September 26, 2022
Ithaca, NY | 64°F

News

Rave Guardian app sees increased use as access expands

As engagement with the Rave Guardian app at Ithaca College rises, the program is being expanded and implemented at new locations.

The Office of Public Safety and Emergency Management (OPS) is working to increase use of Rave Guardian, the college’s public safety app, among the campus community and at other Ithaca College campuses. While Rave Guardian was introduced to the college’s campus in April 2021, Samm Swarts, associate director of Emergency Preparedness and Response, said the app was launched at the Ithaca College London Center (ICLC) on Aug. 23 and will be available at the Ithaca College Los Angeles campus starting in Spring 2023.

Currently, the app’s main features include allowing students to call OPS, share their location for a set-time period with friends, and access links to other critical and emergency resources, including the Center for Counseling and Psychological Services, the Title IX Office and Information Technology. The app can also be used by the college to deliver emergency alerts to students via push notification. 

Bill Kerry, executive director of Public Safety and Emergency Management, said in an email that currently there are about 2,000 registered Rave Guardian users at the college, a number that has increased from about 180 registered users in Fall 2021. Kerry said OPS established a goal in Fall 2021 to have 5,000 registered users by Spring 2024.

“People sometimes delete the app and that can impact our goal, but it’s our goal and we are going to continue to strive for it,” Kerry said via email.

Kerry said in an interview with The Ithacan that Rave Guardian is extremely important because, in addition to working on cellular data, it allows students to make emergency calls and receive emergency alerts with only an internet connection, so it is effective when cellular signals are jammed or service is lost.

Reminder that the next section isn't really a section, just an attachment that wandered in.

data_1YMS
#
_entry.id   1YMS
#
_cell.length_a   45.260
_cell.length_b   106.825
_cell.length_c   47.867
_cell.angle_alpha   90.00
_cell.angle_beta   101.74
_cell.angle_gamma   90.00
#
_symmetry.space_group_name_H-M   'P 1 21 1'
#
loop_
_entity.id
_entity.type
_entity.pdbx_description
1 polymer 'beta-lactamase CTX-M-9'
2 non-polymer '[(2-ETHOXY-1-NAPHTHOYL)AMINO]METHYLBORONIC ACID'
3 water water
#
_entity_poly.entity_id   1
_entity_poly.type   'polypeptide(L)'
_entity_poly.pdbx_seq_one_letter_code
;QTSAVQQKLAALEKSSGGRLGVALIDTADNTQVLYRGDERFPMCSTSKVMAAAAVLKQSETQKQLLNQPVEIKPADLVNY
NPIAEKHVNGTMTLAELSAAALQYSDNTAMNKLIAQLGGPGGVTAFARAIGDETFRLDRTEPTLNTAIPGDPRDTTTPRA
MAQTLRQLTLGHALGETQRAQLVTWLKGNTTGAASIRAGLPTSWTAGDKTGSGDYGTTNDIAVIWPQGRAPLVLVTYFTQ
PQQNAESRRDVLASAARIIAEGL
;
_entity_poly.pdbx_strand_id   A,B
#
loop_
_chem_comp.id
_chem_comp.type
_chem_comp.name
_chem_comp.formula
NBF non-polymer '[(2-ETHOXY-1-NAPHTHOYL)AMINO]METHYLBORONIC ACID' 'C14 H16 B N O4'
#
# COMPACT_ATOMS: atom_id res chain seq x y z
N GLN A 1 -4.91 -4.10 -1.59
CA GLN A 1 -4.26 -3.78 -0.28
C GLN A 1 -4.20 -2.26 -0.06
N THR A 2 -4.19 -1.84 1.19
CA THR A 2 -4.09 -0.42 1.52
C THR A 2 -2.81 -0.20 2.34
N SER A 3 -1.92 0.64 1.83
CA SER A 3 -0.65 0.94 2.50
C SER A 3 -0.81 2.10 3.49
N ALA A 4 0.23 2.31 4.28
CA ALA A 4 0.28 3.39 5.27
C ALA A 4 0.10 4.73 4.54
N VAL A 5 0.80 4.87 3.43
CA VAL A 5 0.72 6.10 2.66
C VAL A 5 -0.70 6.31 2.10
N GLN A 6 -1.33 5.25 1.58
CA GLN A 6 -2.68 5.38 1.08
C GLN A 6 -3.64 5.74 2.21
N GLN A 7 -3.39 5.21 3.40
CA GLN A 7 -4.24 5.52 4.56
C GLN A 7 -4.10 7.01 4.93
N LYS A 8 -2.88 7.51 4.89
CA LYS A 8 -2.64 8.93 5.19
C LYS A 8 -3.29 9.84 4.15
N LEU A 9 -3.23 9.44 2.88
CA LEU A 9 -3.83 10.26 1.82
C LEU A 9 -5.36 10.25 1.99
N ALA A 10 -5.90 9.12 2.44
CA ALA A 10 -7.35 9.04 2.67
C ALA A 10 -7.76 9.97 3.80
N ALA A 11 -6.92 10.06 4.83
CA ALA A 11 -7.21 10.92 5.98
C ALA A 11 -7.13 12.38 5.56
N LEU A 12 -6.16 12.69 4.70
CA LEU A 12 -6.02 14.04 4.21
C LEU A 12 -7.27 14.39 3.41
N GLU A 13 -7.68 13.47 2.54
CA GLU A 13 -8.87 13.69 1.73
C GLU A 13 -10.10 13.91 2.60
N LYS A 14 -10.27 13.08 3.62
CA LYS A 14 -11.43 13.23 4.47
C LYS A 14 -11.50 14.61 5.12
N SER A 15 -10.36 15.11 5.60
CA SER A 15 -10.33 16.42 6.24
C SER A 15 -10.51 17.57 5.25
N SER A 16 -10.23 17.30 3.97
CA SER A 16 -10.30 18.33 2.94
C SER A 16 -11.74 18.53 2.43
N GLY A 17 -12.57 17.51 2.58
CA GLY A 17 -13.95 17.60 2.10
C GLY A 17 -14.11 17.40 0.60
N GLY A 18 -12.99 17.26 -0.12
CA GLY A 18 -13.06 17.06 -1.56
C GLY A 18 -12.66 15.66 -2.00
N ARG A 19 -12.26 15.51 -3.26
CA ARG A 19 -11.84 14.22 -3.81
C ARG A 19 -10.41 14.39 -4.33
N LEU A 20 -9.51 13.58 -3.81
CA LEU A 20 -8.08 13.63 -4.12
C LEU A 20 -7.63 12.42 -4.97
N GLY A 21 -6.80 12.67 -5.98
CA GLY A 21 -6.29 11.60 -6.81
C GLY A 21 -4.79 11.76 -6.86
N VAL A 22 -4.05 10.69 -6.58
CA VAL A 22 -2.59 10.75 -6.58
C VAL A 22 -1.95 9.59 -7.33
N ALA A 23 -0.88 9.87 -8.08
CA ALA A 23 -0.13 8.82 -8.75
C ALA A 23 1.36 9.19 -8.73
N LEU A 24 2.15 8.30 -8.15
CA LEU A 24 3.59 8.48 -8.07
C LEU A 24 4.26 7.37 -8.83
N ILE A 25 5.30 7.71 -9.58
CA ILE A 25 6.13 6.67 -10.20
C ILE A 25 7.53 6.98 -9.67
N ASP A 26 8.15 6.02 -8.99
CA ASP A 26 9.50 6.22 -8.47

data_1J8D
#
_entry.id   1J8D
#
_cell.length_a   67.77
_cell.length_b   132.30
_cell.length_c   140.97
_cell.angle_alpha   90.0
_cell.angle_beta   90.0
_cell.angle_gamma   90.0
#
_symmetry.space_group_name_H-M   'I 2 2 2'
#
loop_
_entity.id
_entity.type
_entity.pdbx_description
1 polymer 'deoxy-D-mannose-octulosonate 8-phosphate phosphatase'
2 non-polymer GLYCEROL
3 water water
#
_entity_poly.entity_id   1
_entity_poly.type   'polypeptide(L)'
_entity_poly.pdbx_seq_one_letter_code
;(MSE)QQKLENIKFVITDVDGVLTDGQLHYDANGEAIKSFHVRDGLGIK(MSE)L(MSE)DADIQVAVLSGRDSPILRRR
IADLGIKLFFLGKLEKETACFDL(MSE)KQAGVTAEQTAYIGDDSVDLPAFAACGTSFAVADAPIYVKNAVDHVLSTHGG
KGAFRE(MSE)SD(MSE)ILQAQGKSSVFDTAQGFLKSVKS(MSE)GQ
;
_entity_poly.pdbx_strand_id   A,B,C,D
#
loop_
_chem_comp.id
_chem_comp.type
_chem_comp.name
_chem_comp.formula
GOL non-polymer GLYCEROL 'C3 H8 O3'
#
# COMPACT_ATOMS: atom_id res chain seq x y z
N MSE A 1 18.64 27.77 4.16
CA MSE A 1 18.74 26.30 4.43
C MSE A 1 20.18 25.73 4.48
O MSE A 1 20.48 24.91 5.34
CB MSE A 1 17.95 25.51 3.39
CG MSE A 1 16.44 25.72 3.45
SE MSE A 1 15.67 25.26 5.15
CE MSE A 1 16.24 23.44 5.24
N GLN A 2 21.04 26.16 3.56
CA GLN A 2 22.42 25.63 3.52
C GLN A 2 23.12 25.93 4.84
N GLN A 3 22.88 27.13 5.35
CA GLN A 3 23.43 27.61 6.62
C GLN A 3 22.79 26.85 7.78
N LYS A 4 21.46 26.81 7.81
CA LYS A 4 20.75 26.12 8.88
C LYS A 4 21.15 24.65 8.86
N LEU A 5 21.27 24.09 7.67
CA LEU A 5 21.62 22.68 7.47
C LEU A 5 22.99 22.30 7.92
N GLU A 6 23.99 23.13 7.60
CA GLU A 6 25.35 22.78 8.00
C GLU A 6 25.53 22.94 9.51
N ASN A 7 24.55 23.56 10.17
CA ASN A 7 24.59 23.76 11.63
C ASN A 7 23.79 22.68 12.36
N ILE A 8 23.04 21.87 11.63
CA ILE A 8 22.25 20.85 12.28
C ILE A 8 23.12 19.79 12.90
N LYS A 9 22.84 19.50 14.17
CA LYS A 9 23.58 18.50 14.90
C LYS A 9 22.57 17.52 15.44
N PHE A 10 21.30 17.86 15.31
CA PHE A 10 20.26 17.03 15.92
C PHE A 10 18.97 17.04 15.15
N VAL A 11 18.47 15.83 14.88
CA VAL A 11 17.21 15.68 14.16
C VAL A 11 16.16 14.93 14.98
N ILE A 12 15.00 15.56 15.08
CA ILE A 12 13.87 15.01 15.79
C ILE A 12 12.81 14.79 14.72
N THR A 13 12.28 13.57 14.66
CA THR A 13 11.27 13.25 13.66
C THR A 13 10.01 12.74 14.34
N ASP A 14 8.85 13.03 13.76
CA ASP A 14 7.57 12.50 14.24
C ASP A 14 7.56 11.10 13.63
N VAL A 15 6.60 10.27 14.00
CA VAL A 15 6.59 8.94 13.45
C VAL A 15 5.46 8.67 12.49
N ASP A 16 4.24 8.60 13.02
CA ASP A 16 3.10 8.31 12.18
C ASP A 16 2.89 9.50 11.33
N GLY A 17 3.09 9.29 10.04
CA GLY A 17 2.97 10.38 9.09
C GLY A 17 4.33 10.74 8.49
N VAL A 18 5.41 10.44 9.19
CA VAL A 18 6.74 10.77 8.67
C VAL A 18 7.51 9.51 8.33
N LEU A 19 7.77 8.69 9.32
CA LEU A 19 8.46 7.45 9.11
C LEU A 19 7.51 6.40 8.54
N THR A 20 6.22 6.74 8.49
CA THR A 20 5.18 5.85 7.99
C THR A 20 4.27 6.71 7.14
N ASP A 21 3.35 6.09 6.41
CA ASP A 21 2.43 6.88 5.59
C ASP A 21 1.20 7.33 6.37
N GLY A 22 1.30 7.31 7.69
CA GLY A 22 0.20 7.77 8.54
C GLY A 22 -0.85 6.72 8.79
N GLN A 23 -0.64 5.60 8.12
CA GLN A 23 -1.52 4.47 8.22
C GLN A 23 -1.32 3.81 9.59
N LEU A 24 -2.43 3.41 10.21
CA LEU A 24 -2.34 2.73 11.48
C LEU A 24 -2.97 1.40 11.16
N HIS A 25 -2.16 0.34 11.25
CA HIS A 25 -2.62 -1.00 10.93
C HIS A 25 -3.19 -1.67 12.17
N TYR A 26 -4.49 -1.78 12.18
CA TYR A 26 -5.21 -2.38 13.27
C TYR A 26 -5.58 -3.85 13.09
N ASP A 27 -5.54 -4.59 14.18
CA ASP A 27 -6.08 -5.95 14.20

Swarts said that since the adoption of the app in 2021, OPS has slowly increased its use at the college, but was inhibited by COVID-19; Swarts said the team was unable to introduce the app to first-year students at orientation events, decreasing its use on campus. 

Senior Maya Scriven said she did not know about the Rave Guardian app before she was introduced to it at resident assistant (RA) training in Fall 2022. 

“I just feel like a lot of the resources that Ithaca College does have available, which is great, is just not really told to people,” Scriven said. “I told my residents about it. I think the school feels it’s the responsibility of other leaders, not the campus itself, to actually tell the students and inform them about these resources because I never heard about it until [RA] training.”

At the 2022 New-Student Orientation, students participated in resource rotation sessions in which they met with various offices at the college. Elyse Nepa, assistant director of Clery Act and Prevention Education, said at one resource rotation session the Rave Guardian team, including Swarts and Nepa, introduced students to the app and encouraged them to download it. Swarts said that in the future a required portion of the orientation process will be to download the Rave Guardian app.